1. Many states/schools in the U.S. are finally starting to teach math that way. As a language; not with yarn crafts that I have seen, lol. The media have been focusing on the Common Core standards and the worst of the curricula chosen by some states and school districts, but many states and districts were already making huge changes to their math curriculum. And, as far as I can tell, it’s working for a lot more children than the way those of us who learned math in the U.S. in the 1980s and 90s.

        I kind of want to walk into a high school math class with a pile of yarn and hooks, though. I think they’d like hyperbolic crochet. πŸ˜‰

        Liked by 1 person

  4. I’ve said multiple times that I can teach Advanced Algebra with knitting, but I have never been able to formulate it the way you just did! I love it! Thi is being shared on Philosopher’s Homestead for those who home school!

    Liked by 2 people

    1. Thanks! I myself have said I could teach any knitter or crocheter algebra. They are doing it all without even realizing it!

      I once suggested that it would be fun to to convert a knitting pattern into a set of equations and see if I could still follow the pattern. But I AM a math dork. That might not be fun for other people. πŸ˜›

      Liked by 1 person

  5. Love it! I’m not mad keen on maths but I understand the importance of it in knitting, particularly in designing. I wish there was more instructions on designing using maths, like you’ve described, with proper formulas, thanks for this post! X

    Liked by 1 person

    1. You are very welcome!

      I wasn’t trying to convince anyone to take up solving math problems in their head as a fun way to pass the time. that’s for hopeless cases like me. I just wanted to convince my talented readers that they are already doing more math, and doing it well, then they realize.

      I bet you’re better at math than you give yourself credit for!

      Like

  6. I like the kind of maths I don’t know I’m doing. Sports was only tolerable if I could watch first, long enough to get a handle on what to do. Having learned to read crochet patterns (and knitting patterns, for some of y’all) early in life made learning many other things easier, like grammar/parsing sentences, studying languages, programming computers — actually, those are all three the same thing. I understand pattern recognition (the general concept, not cool-hunting on Ravelry πŸ™‚ ) more than most, but I guess I was too young to stick up for myself when they decided I was a dummy at math, and took me out to the hallway with the other girls so the boys could do math. That was 2nd grade. I was fast reader, but couldn’t keep up with stupid numbers. I was so ashamed — and still am. All those feeling are flooding back in. I just know more about how to soothe myself now.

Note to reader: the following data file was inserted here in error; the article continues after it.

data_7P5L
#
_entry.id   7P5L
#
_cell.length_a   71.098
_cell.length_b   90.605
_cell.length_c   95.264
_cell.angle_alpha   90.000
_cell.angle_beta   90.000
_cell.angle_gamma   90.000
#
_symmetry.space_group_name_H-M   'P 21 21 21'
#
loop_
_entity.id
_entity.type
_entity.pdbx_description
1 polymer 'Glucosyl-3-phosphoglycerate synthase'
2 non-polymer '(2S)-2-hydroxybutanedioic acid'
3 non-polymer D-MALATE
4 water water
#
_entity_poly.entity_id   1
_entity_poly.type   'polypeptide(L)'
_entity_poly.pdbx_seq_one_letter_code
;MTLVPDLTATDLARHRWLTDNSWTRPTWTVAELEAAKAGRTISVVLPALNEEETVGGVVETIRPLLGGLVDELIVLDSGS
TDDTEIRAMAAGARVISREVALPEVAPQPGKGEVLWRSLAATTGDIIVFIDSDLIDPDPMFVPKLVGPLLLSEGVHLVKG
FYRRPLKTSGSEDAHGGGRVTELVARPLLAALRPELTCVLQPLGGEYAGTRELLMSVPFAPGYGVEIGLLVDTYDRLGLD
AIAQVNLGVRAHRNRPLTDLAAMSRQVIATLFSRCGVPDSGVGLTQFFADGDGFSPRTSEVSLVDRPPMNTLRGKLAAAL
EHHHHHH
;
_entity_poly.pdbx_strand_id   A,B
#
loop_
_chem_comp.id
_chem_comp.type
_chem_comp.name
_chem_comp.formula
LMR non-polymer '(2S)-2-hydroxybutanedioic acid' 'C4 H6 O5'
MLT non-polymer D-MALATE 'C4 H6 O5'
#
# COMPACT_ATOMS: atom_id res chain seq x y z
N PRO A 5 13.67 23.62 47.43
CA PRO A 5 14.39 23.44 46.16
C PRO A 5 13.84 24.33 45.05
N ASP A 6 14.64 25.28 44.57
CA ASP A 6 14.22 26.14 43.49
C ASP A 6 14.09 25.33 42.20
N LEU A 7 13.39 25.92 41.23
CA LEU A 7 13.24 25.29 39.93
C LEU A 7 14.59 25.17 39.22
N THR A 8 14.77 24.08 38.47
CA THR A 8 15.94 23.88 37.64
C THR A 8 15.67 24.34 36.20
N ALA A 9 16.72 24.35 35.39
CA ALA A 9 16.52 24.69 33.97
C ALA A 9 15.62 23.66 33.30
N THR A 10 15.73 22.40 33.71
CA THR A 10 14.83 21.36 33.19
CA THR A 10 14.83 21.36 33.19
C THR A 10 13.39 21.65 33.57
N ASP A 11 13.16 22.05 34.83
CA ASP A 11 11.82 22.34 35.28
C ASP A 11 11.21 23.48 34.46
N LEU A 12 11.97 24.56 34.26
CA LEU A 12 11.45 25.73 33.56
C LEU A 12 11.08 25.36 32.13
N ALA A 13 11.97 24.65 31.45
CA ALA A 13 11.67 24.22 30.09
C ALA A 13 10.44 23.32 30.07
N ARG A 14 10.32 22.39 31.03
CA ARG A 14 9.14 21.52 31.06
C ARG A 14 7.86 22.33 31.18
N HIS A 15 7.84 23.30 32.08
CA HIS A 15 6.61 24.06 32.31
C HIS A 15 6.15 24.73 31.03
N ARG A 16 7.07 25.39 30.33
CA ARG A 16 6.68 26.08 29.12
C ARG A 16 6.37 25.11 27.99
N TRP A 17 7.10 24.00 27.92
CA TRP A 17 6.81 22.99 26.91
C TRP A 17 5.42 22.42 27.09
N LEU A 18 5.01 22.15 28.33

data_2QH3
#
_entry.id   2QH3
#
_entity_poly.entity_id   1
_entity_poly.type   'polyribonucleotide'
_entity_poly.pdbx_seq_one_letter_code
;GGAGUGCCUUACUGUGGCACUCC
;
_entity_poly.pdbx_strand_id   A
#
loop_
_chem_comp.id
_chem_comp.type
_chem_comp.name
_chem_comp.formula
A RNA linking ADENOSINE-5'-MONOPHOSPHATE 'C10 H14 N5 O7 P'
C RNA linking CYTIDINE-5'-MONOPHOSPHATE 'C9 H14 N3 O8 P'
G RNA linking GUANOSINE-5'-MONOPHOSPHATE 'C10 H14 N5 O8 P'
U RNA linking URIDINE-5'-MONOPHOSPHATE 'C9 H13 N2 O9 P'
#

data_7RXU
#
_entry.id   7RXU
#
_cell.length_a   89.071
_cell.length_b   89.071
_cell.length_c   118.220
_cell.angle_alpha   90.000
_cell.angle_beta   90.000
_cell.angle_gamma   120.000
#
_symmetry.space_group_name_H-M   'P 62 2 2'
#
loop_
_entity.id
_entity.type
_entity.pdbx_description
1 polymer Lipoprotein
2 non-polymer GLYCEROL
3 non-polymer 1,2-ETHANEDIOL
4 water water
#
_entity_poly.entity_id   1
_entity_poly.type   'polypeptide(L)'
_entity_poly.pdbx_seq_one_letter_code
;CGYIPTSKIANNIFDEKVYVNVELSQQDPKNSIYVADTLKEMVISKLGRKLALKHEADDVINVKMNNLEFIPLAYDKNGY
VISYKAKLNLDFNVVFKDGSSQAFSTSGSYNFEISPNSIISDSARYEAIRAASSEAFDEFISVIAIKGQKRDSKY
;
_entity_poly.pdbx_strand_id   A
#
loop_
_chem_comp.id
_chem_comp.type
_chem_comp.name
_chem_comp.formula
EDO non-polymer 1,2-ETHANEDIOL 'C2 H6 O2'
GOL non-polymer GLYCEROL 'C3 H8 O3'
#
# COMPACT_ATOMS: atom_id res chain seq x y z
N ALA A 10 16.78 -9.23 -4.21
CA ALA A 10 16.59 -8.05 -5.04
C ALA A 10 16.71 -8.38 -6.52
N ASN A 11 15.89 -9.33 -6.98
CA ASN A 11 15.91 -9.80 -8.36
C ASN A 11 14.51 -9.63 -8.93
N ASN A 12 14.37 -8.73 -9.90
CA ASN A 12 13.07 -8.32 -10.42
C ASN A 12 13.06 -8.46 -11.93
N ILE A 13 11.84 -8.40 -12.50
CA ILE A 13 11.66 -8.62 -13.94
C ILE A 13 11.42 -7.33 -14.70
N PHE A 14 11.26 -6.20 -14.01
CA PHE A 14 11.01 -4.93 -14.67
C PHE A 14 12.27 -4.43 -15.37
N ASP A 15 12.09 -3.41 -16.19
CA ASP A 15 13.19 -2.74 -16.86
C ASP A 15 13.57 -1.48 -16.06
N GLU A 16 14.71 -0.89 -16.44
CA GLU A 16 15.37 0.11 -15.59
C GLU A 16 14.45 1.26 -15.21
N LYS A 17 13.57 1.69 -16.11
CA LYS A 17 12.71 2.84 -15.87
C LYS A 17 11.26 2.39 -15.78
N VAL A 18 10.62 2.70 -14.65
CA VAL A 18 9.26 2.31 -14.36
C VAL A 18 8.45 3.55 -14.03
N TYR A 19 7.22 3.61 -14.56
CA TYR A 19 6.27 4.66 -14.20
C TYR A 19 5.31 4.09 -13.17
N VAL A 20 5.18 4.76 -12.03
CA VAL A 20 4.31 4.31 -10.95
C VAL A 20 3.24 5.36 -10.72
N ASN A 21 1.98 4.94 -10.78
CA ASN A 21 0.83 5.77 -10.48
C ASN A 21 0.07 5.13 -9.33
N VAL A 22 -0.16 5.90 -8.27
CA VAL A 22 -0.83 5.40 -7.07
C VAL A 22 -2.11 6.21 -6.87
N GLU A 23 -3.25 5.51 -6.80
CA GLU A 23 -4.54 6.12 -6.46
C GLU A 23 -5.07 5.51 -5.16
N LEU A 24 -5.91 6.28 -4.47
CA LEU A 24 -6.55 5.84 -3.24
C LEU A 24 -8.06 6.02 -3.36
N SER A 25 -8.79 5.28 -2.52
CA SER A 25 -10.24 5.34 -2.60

For 4th through 6th grade, I went to a “hippy school,” where no one made us do school work we didn’t want to do. I learned to read everything and anything, and a fair amount of applied skills that will give me & mine a chance come the Fimbulwinter. The one drawback to my early education was I got to 7th grade before anyone mentioned everybuggy just memorizes the multiplication table… but the damage was done. The little space where “4 x 7 = 28” was too full of “I can’t do math.” That has only stuck now because I can visualize the graph for a stitch pattern of which four repeats would make a good scarf — now I have grown 50 years of context for why the abstract little scary things might be useful to me.

    Eventually I went to ACC (Austin Community College) and their approach to math is, everybuggy has to take a test, to demonstrate where they are in learning math. I started at the beginning. I stuck with it, memorized enough of the multiplication table and a bunch of other stuff to get me through algebra, trigonometry, heading for calculus because you have to have that for a Computer Science degree at UT (my goal at the time). I made really good friends with the lady who ran the applied word problems labs — she helped me understand that I could use the context of the problem to make the arithmetic not scary. She also pointed me towards how this would be true for calculus, too, but UT Math department calculus classes are more of a sorting function than about teaching. I managed a C the first semester (just enough to go on), but for the second semester, that man might have been a brilliant mathematician but he droned at the wall and I sat closer & closer on the floor each class, trying desperately to get anything out of his thick accent. We formed a study group, but once the topic got to more complicated series, I dropped the class — by that time, I had met Linguistics! And I never looked back.

    Well, until I met garment patterns, and some expectation of fit. Ah, well. At least it has context πŸ™‚

    All thought is rule-governed. It may take awhile to learn what the rules are, but that’s just enough time for the ones that can or will change to do so (because of expansion of knowledge, refinement or coarsening of social interaction/expectations, rebuttal or resuscitation of the – perceived – previous order, or just plain entertainment). Linguists call this “productive.”

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    1. This all sounds so much like me. The early part, I mean. I could breeze right to the answer in Chemistry but the same problem laid out in Algebra left me sitting there with my mouth open.
      Now that I am old, I don’t care. I don’t even try anymore and I don’t worry over it or feel inferior.

      Like

    2. Its just such a shame that you didn’t get context for math so much earlier! And there are so many places in ordinary everyday life that math comes into play. Any one of those could be a good framework for teaching math. Crochet and knitting (of course) but also cooking. I always thought that a recipe with all out its measurements and serving numbers would be PERFECT for teaching multiplication.

      “If you need one cup of flour to make 4 pancakes, how many cups do you need to make 16 pancakes?”

      lol I do see math everywhere.

      Don’t beat yourself up over it! The measure of good mind isn’t formal education, its how well it adapts. If you’ve developed coping skills to get around knowledge gaps from primary grades, that tells me just how smart you really are.

      Like

  7. I am a math person, my other half is not. As I (for some unknown reason) talk all my math out, I often find him staring at me with his mouth hanging open. Lol, it’s as if I do magic with a hook *and* numbers!

    Liked by 1 person